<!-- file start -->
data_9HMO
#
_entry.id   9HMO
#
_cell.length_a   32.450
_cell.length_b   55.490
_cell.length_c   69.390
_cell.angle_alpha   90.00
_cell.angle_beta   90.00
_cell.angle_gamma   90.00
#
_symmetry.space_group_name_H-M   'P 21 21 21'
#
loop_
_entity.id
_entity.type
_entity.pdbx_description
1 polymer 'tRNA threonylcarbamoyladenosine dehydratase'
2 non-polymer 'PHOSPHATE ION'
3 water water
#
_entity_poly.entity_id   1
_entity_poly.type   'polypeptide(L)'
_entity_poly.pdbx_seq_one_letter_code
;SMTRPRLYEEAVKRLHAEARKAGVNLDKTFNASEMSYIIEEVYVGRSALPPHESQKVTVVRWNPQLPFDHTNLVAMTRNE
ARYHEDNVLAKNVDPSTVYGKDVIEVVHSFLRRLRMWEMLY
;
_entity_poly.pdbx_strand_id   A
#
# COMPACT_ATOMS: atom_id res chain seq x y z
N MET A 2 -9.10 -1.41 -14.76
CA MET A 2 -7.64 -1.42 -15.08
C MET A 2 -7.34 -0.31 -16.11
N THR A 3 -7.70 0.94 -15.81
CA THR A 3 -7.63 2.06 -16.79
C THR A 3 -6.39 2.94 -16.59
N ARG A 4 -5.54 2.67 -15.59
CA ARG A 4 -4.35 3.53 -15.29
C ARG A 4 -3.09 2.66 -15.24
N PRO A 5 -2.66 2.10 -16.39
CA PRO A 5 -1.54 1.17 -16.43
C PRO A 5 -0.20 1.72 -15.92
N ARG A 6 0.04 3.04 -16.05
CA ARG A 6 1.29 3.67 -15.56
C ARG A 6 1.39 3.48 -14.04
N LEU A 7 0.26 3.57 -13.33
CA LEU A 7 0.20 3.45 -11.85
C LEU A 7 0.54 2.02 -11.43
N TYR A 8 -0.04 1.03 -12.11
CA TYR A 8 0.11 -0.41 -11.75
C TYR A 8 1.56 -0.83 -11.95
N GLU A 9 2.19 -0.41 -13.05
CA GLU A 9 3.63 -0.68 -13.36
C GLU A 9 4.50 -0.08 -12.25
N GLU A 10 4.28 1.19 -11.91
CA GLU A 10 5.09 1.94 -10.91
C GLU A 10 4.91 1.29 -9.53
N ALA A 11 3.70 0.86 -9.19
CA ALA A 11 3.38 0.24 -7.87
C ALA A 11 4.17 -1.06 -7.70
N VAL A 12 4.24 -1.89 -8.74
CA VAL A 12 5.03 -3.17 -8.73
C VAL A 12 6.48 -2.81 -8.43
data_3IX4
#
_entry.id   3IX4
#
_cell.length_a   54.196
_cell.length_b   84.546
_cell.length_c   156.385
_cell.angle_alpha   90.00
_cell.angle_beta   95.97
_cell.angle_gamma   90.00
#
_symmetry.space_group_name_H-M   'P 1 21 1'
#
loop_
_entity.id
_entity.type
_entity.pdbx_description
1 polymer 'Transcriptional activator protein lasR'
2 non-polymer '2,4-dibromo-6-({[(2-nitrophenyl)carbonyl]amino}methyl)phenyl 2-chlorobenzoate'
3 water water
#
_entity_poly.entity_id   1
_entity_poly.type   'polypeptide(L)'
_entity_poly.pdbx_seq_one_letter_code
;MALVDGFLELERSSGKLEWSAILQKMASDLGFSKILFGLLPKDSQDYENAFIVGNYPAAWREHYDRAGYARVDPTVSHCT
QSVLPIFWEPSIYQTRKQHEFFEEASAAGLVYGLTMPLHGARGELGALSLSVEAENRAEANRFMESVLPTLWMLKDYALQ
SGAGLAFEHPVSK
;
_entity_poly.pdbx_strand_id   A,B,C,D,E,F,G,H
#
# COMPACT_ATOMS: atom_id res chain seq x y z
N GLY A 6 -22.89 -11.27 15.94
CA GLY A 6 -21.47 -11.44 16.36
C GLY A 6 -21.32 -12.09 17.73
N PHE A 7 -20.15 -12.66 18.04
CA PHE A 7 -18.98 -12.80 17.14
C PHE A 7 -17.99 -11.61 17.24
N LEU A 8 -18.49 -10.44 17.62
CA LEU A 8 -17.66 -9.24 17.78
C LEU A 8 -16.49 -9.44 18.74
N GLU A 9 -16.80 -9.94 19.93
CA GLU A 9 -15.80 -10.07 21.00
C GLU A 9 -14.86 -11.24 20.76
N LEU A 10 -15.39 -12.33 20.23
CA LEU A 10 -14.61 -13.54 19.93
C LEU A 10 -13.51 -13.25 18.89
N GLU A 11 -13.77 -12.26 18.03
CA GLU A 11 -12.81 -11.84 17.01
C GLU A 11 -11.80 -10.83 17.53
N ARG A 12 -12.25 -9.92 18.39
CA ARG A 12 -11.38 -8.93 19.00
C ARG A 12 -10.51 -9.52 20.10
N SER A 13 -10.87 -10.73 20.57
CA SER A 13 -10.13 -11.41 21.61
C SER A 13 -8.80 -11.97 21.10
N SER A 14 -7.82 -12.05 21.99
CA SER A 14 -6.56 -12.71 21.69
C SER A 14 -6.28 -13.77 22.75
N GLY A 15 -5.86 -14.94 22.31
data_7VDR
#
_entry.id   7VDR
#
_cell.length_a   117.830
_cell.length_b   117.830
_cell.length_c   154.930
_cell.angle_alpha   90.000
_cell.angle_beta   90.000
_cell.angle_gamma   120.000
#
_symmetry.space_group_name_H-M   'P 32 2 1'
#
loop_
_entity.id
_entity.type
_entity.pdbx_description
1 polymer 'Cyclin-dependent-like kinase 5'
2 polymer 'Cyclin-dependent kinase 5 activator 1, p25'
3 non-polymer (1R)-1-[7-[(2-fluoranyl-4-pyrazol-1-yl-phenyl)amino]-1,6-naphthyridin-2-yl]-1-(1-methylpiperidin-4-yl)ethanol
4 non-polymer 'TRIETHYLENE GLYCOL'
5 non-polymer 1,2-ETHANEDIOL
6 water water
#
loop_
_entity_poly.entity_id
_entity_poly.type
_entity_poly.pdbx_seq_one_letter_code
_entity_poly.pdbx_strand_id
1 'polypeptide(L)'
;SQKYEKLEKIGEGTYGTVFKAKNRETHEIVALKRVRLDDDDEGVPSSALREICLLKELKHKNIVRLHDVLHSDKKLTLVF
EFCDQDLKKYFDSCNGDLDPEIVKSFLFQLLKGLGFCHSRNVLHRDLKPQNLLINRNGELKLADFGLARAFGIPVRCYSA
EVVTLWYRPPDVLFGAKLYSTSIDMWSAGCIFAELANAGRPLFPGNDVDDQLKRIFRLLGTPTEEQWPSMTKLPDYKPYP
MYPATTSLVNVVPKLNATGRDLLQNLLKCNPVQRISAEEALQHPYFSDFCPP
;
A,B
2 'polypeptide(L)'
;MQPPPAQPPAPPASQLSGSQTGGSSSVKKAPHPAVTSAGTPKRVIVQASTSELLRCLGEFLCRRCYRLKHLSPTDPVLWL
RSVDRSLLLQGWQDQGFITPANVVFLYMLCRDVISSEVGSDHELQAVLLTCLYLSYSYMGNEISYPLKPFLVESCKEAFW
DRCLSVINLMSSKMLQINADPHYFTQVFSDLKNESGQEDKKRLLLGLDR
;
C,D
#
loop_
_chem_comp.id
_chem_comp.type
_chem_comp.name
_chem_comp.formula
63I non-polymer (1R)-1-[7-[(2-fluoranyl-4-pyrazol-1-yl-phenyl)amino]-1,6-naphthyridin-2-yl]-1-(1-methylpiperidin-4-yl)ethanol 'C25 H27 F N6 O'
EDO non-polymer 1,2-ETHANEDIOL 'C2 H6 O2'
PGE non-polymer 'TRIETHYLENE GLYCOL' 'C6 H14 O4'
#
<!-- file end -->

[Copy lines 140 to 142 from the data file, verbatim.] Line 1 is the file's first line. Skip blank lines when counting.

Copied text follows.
1 polymer 'Cyclin-dependent-like kinase 5'
2 polymer 'Cyclin-dependent kinase 5 activator 1, p25'
3 non-polymer (1R)-1-[7-[(2-fluoranyl-4-pyrazol-1-yl-phenyl)amino]-1,6-naphthyridin-2-yl]-1-(1-methylpiperidin-4-yl)ethanol